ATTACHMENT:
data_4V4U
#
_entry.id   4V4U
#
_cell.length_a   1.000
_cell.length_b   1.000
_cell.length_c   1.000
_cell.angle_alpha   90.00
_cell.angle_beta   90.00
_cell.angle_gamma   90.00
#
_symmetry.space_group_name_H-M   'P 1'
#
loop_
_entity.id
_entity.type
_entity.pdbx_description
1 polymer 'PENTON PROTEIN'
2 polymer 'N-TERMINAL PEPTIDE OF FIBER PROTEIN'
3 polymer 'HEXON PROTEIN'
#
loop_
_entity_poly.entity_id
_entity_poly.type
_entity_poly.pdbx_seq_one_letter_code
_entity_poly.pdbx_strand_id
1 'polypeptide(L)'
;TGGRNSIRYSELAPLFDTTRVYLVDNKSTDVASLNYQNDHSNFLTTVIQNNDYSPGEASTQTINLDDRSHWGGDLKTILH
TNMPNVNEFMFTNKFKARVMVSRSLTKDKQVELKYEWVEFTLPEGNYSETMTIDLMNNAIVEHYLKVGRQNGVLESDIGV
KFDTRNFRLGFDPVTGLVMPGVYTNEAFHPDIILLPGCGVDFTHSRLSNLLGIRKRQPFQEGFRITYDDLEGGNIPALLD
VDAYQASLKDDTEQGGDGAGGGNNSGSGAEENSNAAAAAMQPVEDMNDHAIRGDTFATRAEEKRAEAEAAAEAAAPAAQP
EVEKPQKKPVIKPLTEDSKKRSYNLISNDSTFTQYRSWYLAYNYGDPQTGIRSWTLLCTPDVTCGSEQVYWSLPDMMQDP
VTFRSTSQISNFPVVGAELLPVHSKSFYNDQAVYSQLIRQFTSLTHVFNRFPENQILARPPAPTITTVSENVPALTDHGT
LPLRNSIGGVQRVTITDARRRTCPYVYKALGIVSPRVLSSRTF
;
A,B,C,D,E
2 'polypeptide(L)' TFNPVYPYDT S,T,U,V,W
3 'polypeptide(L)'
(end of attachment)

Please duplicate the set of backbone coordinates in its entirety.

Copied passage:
data_4V4U
#
_entry.id   4V4U
#
_cell.length_a   1.000
_cell.length_b   1.000
_cell.length_c   1.000
_cell.angle_alpha   90.00
_cell.angle_beta   90.00
_cell.angle_gamma   90.00
#
_symmetry.space_group_name_H-M   'P 1'
#
loop_
_entity.id
_entity.type
_entity.pdbx_description
1 polymer 'PENTON PROTEIN'
2 polymer 'N-TERMINAL PEPTIDE OF FIBER PROTEIN'
3 polymer 'HEXON PROTEIN'
#
loop_
_entity_poly.entity_id
_entity_poly.type
_entity_poly.pdbx_seq_one_letter_code
_entity_poly.pdbx_strand_id
1 'polypeptide(L)'
;TGGRNSIRYSELAPLFDTTRVYLVDNKSTDVASLNYQNDHSNFLTTVIQNNDYSPGEASTQTINLDDRSHWGGDLKTILH
TNMPNVNEFMFTNKFKARVMVSRSLTKDKQVELKYEWVEFTLPEGNYSETMTIDLMNNAIVEHYLKVGRQNGVLESDIGV
KFDTRNFRLGFDPVTGLVMPGVYTNEAFHPDIILLPGCGVDFTHSRLSNLLGIRKRQPFQEGFRITYDDLEGGNIPALLD
VDAYQASLKDDTEQGGDGAGGGNNSGSGAEENSNAAAAAMQPVEDMNDHAIRGDTFATRAEEKRAEAEAAAEAAAPAAQP
EVEKPQKKPVIKPLTEDSKKRSYNLISNDSTFTQYRSWYLAYNYGDPQTGIRSWTLLCTPDVTCGSEQVYWSLPDMMQDP
VTFRSTSQISNFPVVGAELLPVHSKSFYNDQAVYSQLIRQFTSLTHVFNRFPENQILARPPAPTITTVSENVPALTDHGT
LPLRNSIGGVQRVTITDARRRTCPYVYKALGIVSPRVLSSRTF
;
A,B,C,D,E
2 'polypeptide(L)' TFNPVYPYDT S,T,U,V,W
3 'polypeptide(L)'